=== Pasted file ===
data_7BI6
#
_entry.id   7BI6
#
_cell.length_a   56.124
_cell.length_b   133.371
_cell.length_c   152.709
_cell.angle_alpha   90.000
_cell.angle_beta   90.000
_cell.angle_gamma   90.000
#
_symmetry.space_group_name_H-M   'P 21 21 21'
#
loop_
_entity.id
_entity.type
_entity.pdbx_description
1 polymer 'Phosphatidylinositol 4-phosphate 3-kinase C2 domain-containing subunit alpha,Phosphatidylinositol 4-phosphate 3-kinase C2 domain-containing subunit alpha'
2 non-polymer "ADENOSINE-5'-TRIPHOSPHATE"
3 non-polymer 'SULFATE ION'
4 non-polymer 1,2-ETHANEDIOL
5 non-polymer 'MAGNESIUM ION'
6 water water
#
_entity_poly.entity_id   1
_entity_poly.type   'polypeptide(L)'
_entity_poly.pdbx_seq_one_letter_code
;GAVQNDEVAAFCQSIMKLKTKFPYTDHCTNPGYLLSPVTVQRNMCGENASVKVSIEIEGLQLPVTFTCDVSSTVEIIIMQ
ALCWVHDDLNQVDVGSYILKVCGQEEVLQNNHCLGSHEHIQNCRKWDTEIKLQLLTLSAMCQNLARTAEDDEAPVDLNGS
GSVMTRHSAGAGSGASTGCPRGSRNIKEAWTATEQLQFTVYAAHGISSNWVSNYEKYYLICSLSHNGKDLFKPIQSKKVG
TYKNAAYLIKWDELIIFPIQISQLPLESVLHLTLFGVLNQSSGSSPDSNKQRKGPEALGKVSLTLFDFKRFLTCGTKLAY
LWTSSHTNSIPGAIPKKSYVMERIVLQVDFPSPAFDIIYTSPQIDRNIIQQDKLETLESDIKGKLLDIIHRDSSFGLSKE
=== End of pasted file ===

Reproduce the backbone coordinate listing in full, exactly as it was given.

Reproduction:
data_7BI6
#
_entry.id   7BI6
#
_cell.length_a   56.124
_cell.length_b   133.371
_cell.length_c   152.709
_cell.angle_alpha   90.000
_cell.angle_beta   90.000
_cell.angle_gamma   90.000
#
_symmetry.space_group_name_H-M   'P 21 21 21'
#
loop_
_entity.id
_entity.type
_entity.pdbx_description
1 polymer 'Phosphatidylinositol 4-phosphate 3-kinase C2 domain-containing subunit alpha,Phosphatidylinositol 4-phosphate 3-kinase C2 domain-containing subunit alpha'
2 non-polymer "ADENOSINE-5'-TRIPHOSPHATE"
3 non-polymer 'SULFATE ION'
4 non-polymer 1,2-ETHANEDIOL
5 non-polymer 'MAGNESIUM ION'
6 water water
#
_entity_poly.entity_id   1
_entity_poly.type   'polypeptide(L)'
_entity_poly.pdbx_seq_one_letter_code
;GAVQNDEVAAFCQSIMKLKTKFPYTDHCTNPGYLLSPVTVQRNMCGENASVKVSIEIEGLQLPVTFTCDVSSTVEIIIMQ
ALCWVHDDLNQVDVGSYILKVCGQEEVLQNNHCLGSHEHIQNCRKWDTEIKLQLLTLSAMCQNLARTAEDDEAPVDLNGS
GSVMTRHSAGAGSGASTGCPRGSRNIKEAWTATEQLQFTVYAAHGISSNWVSNYEKYYLICSLSHNGKDLFKPIQSKKVG
TYKNAAYLIKWDELIIFPIQISQLPLESVLHLTLFGVLNQSSGSSPDSNKQRKGPEALGKVSLTLFDFKRFLTCGTKLAY
LWTSSHTNSIPGAIPKKSYVMERIVLQVDFPSPAFDIIYTSPQIDRNIIQQDKLETLESDIKGKLLDIIHRDSSFGLSKE